FORT DRUM, N.Y. (April 25, 2013) -- National Medical Laboratory Professionals Week is a time of recognition for more than 300,000 medical laboratory professionals and 15,000 board-certified pathologists who interpret more than 10 billion lab tests in the U.S. every year and play a vital role in every aspect of health care.
Lab Week is held annually during the last full week of April. This year's observance will take place April 21-27. The theme is "One Lab One Team Making a Difference."
The week celebrates laboratory medicine and recognizes the professionalism of lab personnel and their efforts. Since the development of this field in the 1920s, the laboratory science professional has played a progressively more critical role in the diagnosis and prevention of disease.
Since laboratory professionals often work behind the scenes, few people know much about the vital testing they perform every day. NMLPW is a time to inform and educate medical colleagues and the public about the medical laboratory.
Lab-related jobs include medical lab technician, medical technologist, cytotechnologist, pathologist, phlebotomist and histotechnician.
At USA MEDDAC, Fort Drum, the laboratory staff provides the following services and support: clinical laboratory science, which deals with the performance of laboratory analyses used in the diagnosis and treatment of disease and in the maintenance of health; reception (phlebotomy area); chemistry; hematology; microbiology; blood bank and a shipping department.
Twenty civilian employees and two Soldiers comprise the MEDDAC Laboratory staff. Laboratory technicians rotate between Guthrie and Conner Troop Medical Clinics each Monday through Friday.
The goal of the Laboratory Service Section is to ensure Soldier medical readiness and to facilitate total beneficiary health care through a customer-focused commitment to quality care.
"We provide laboratory services that set the standard for medical readiness, integrated health care, and service member and family support," said MEDDAC Laboratory Chief Tina M. Allen. "We treat our customers and ourselves with dignity and respect, courtesy and compassion, honor and integrity, and (we) are committed to those we serve."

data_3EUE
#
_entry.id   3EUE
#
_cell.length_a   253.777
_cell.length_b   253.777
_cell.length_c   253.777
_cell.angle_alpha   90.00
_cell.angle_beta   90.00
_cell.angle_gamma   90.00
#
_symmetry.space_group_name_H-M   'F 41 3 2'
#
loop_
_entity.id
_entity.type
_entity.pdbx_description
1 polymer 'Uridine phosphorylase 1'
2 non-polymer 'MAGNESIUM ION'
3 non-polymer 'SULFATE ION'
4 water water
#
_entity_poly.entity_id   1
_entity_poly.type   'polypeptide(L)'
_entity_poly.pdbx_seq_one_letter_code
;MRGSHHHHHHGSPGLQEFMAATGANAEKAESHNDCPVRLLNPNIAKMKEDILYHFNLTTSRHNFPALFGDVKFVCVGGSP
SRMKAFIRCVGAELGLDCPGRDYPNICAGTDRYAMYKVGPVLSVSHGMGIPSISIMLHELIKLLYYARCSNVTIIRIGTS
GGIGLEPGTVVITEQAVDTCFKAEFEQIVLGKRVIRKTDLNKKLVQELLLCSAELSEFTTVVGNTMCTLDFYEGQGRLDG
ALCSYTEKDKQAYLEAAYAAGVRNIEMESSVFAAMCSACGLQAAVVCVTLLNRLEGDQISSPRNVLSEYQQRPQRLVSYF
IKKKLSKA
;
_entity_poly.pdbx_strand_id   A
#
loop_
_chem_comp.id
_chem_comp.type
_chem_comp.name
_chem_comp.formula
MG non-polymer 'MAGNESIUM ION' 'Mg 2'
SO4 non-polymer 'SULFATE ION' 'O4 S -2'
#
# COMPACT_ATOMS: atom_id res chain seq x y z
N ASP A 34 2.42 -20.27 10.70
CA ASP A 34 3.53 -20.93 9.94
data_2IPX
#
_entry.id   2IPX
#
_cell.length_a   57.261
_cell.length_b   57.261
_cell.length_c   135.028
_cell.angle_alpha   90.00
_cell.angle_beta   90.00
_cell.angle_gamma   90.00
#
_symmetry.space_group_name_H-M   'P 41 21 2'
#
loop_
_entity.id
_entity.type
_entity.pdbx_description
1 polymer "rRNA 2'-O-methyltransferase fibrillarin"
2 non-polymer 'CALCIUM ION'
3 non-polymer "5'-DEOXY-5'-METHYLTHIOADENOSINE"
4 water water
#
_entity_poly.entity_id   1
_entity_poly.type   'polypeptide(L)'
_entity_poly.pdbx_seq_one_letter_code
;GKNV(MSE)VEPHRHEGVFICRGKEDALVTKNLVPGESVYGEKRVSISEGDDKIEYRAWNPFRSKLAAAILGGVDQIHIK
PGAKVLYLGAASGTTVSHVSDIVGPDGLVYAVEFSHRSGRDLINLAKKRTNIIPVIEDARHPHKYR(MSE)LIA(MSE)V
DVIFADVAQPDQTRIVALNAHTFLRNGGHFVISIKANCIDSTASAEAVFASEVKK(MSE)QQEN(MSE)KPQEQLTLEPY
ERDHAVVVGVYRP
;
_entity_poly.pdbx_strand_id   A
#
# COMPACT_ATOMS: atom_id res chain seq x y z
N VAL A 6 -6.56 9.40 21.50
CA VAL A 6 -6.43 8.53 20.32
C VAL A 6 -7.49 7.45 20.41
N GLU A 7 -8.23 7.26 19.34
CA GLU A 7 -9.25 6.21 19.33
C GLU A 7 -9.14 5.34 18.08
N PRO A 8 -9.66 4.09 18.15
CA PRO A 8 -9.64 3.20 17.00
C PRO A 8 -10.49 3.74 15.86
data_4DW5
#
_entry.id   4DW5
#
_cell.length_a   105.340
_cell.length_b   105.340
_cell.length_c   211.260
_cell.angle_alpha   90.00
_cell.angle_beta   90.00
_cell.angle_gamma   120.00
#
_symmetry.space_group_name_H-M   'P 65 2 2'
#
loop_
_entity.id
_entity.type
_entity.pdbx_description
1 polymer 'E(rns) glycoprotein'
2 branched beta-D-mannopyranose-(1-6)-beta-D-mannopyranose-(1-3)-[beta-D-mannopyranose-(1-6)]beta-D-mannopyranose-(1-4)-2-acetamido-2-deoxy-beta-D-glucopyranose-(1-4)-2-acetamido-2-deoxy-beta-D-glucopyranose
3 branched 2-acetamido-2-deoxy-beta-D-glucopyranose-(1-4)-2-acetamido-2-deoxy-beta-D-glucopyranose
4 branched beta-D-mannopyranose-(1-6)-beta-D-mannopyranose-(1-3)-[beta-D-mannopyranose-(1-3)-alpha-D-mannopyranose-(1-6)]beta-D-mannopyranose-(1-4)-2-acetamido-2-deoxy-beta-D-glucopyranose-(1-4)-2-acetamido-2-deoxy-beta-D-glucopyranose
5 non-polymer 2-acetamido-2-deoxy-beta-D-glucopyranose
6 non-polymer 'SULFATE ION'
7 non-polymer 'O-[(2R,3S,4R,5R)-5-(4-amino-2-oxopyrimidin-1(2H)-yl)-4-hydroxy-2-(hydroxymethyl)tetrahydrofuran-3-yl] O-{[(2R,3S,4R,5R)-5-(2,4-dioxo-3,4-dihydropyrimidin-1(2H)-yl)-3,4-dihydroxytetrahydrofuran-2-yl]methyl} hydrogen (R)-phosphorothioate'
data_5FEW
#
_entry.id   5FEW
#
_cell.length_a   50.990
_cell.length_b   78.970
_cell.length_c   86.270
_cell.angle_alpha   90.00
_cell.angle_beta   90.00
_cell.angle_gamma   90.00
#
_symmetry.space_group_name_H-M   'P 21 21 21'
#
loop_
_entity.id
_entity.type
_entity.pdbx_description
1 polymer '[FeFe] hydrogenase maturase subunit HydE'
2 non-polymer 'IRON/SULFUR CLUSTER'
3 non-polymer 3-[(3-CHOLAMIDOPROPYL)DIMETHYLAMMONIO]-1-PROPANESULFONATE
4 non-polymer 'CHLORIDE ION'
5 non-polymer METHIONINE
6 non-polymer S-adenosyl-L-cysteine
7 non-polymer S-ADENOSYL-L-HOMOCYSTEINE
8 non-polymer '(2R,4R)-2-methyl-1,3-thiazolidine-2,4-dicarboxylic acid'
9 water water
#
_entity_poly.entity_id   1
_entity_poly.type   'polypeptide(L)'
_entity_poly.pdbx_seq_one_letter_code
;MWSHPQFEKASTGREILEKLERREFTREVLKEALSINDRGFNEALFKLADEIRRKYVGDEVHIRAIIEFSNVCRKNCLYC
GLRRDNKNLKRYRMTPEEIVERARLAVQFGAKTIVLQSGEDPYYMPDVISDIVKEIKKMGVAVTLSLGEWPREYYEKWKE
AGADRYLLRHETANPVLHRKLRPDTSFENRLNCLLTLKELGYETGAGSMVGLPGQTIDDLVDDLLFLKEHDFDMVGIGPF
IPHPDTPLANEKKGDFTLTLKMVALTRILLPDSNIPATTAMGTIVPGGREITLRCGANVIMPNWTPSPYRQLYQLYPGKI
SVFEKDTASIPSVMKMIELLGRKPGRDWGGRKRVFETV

The expanding lab field has opened many doors for trained laboratory professionals.
According to the American Society for Clinical Pathology, a shortage of laboratory professionals is anticipated in the decade ahead. Many now working in the field are approaching retirement, and there are not enough new graduates entering the profession to adequately meet the needs of our nation's health care system.
In addition, the demand for laboratory testing is on the rise for a number of reasons.
As Americans continue to age, more testing is required more frequently. Almost 13 percent of the U.S. population is now older than 65. The over-85 category, which requires the greatest amount of health care services, is growing rapidly.
Demand for medical laboratory testing is increasing due to increases in the world population; stronger emphasis on preventive medicine, including early detection and patient responsibility; and an explosion of new medical technologies, such as genetic testing.
Expanding medical knowledge and technological developments have increased the need for medical laboratory testing.
New and different pathogens are contributing to increased needs for laboratory testing. The identification of new diseases, like AIDS, Lyme disease and hepatitis C – and the resurgence of old foes like tuberculosis – pose serious threats to the public health.
Unprecedented increases in international travel (including Soldier deployments) and immigration are resulting in the importation of rare or previously unknown diseases, especially parasitic infections and inherited disorders, which increases the need for laboratory testing.
More than 10 billion laboratory tests are performed in the United States each year.
Laboratory tests results constitute an estimated 70 percent of the patient's medical records and are vital to the diagnosis and treatment of illness and disease.
To learn about career preparation, educational requirements, scholarships, salaries and job opportunities for a career in laboratory medicine, go to www.ascp.org.